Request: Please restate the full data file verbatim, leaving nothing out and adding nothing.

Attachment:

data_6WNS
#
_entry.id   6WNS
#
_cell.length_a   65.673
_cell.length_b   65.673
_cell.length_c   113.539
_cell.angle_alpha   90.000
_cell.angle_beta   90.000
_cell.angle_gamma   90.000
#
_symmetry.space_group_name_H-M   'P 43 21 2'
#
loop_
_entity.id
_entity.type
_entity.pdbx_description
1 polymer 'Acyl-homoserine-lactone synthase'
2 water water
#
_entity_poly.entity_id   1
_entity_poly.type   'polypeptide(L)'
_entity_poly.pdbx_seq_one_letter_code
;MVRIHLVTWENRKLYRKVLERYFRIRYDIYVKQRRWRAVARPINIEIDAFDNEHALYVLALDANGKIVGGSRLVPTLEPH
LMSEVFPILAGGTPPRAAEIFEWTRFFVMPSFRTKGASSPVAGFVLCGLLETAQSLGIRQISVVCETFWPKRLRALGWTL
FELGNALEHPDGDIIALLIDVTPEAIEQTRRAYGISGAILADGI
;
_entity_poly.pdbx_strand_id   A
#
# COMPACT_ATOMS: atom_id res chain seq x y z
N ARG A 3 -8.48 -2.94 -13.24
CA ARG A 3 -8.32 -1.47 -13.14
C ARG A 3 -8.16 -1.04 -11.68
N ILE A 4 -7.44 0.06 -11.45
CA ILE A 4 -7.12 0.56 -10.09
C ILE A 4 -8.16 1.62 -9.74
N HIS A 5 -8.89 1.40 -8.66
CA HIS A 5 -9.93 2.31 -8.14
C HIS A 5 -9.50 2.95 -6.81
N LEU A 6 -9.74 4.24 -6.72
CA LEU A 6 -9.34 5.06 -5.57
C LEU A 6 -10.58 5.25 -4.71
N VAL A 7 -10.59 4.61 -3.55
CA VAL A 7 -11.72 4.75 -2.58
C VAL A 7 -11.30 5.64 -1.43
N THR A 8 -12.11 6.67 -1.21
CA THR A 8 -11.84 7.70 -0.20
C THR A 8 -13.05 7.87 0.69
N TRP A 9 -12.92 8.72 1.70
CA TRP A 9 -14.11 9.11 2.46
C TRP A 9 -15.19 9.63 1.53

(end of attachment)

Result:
data_6WNS
#
_entry.id   6WNS
#
_cell.length_a   65.673
_cell.length_b   65.673
_cell.length_c   113.539
_cell.angle_alpha   90.000
_cell.angle_beta   90.000
_cell.angle_gamma   90.000
#
_symmetry.space_group_name_H-M   'P 43 21 2'
#
loop_
_entity.id
_entity.type
_entity.pdbx_description
1 polymer 'Acyl-homoserine-lactone synthase'
2 water water
#
_entity_poly.entity_id   1
_entity_poly.type   'polypeptide(L)'
_entity_poly.pdbx_seq_one_letter_code
;MVRIHLVTWENRKLYRKVLERYFRIRYDIYVKQRRWRAVARPINIEIDAFDNEHALYVLALDANGKIVGGSRLVPTLEPH
LMSEVFPILAGGTPPRAAEIFEWTRFFVMPSFRTKGASSPVAGFVLCGLLETAQSLGIRQISVVCETFWPKRLRALGWTL
FELGNALEHPDGDIIALLIDVTPEAIEQTRRAYGISGAILADGI
;
_entity_poly.pdbx_strand_id   A
#
# COMPACT_ATOMS: atom_id res chain seq x y z
N ARG A 3 -8.48 -2.94 -13.24
CA ARG A 3 -8.32 -1.47 -13.14
C ARG A 3 -8.16 -1.04 -11.68
N ILE A 4 -7.44 0.06 -11.45
CA ILE A 4 -7.12 0.56 -10.09
C ILE A 4 -8.16 1.62 -9.74
N HIS A 5 -8.89 1.40 -8.66
CA HIS A 5 -9.93 2.31 -8.14
C HIS A 5 -9.50 2.95 -6.81
N LEU A 6 -9.74 4.24 -6.72
CA LEU A 6 -9.34 5.06 -5.57
C LEU A 6 -10.58 5.25 -4.71
N VAL A 7 -10.59 4.61 -3.55
CA VAL A 7 -11.72 4.75 -2.58
C VAL A 7 -11.30 5.64 -1.43
N THR A 8 -12.11 6.67 -1.21
CA THR A 8 -11.84 7.70 -0.20
C THR A 8 -13.05 7.87 0.69
N TRP A 9 -12.92 8.72 1.70
CA TRP A 9 -14.11 9.11 2.46
C TRP A 9 -15.19 9.63 1.53